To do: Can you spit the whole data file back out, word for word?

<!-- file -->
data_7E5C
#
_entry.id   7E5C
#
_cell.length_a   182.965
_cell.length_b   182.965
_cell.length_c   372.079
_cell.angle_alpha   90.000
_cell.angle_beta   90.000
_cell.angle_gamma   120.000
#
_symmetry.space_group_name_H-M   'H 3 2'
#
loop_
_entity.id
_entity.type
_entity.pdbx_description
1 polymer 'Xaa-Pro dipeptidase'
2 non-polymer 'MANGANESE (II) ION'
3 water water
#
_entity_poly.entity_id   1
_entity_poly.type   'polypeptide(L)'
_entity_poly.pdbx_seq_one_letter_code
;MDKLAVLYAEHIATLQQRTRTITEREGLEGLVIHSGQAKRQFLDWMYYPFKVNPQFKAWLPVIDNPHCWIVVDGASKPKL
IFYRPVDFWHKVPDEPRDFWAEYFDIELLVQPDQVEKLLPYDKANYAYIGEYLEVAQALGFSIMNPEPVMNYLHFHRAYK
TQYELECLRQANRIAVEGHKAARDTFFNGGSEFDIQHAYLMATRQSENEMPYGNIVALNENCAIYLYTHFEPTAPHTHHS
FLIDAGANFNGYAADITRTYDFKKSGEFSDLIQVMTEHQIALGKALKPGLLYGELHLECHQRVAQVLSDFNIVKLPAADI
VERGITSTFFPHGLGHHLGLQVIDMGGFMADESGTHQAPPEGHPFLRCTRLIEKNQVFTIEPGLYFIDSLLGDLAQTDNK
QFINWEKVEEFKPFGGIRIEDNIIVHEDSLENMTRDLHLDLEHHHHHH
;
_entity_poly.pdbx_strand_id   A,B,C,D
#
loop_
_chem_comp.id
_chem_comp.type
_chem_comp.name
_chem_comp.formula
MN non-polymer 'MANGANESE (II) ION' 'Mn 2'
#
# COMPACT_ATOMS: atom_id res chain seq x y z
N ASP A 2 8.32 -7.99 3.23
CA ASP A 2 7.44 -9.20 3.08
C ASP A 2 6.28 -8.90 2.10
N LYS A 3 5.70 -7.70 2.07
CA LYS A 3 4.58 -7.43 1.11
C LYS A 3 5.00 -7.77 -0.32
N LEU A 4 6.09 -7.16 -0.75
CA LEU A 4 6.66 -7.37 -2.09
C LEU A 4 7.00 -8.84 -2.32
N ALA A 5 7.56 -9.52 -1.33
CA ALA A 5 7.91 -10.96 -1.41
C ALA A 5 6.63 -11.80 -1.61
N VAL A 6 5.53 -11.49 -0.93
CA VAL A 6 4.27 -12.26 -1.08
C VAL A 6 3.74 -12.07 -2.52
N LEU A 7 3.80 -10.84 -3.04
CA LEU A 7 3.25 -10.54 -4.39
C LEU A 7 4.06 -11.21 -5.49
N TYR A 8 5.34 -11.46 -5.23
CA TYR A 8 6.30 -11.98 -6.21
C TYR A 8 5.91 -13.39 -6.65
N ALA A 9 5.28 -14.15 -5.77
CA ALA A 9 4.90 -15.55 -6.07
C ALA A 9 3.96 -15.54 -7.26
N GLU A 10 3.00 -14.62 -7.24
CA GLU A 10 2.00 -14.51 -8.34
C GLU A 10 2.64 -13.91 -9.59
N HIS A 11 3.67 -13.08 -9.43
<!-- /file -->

data_7E5C
#
_entry.id   7E5C
#
_cell.length_a   182.965
_cell.length_b   182.965
_cell.length_c   372.079
_cell.angle_alpha   90.000
_cell.angle_beta   90.000
_cell.angle_gamma   120.000
#
_symmetry.space_group_name_H-M   'H 3 2'
#
loop_
_entity.id
_entity.type
_entity.pdbx_description
1 polymer 'Xaa-Pro dipeptidase'
2 non-polymer 'MANGANESE (II) ION'
3 water water
#
_entity_poly.entity_id   1
_entity_poly.type   'polypeptide(L)'
_entity_poly.pdbx_seq_one_letter_code
;MDKLAVLYAEHIATLQQRTRTITEREGLEGLVIHSGQAKRQFLDWMYYPFKVNPQFKAWLPVIDNPHCWIVVDGASKPKL
IFYRPVDFWHKVPDEPRDFWAEYFDIELLVQPDQVEKLLPYDKANYAYIGEYLEVAQALGFSIMNPEPVMNYLHFHRAYK
TQYELECLRQANRIAVEGHKAARDTFFNGGSEFDIQHAYLMATRQSENEMPYGNIVALNENCAIYLYTHFEPTAPHTHHS
FLIDAGANFNGYAADITRTYDFKKSGEFSDLIQVMTEHQIALGKALKPGLLYGELHLECHQRVAQVLSDFNIVKLPAADI
VERGITSTFFPHGLGHHLGLQVIDMGGFMADESGTHQAPPEGHPFLRCTRLIEKNQVFTIEPGLYFIDSLLGDLAQTDNK
QFINWEKVEEFKPFGGIRIEDNIIVHEDSLENMTRDLHLDLEHHHHHH
;
_entity_poly.pdbx_strand_id   A,B,C,D
#
loop_
_chem_comp.id
_chem_comp.type
_chem_comp.name
_chem_comp.formula
MN non-polymer 'MANGANESE (II) ION' 'Mn 2'
#
# COMPACT_ATOMS: atom_id res chain seq x y z
N ASP A 2 8.32 -7.99 3.23
CA ASP A 2 7.44 -9.20 3.08
C ASP A 2 6.28 -8.90 2.10
N LYS A 3 5.70 -7.70 2.07
CA LYS A 3 4.58 -7.43 1.11
C LYS A 3 5.00 -7.77 -0.32
N LEU A 4 6.09 -7.16 -0.75
CA LEU A 4 6.66 -7.37 -2.09
C LEU A 4 7.00 -8.84 -2.32
N ALA A 5 7.56 -9.52 -1.33
CA ALA A 5 7.91 -10.96 -1.41
C ALA A 5 6.63 -11.80 -1.61
N VAL A 6 5.53 -11.49 -0.93
CA VAL A 6 4.27 -12.26 -1.08
C VAL A 6 3.74 -12.07 -2.52
N LEU A 7 3.80 -10.84 -3.04
CA LEU A 7 3.25 -10.54 -4.39
C LEU A 7 4.06 -11.21 -5.49
N TYR A 8 5.34 -11.46 -5.23
CA TYR A 8 6.30 -11.98 -6.21
C TYR A 8 5.91 -13.39 -6.65
N ALA A 9 5.28 -14.15 -5.77
CA ALA A 9 4.90 -15.55 -6.07
C ALA A 9 3.96 -15.54 -7.26
N GLU A 10 3.00 -14.62 -7.24
CA GLU A 10 2.00 -14.51 -8.34
C GLU A 10 2.64 -13.91 -9.59
N HIS A 11 3.67 -13.08 -9.43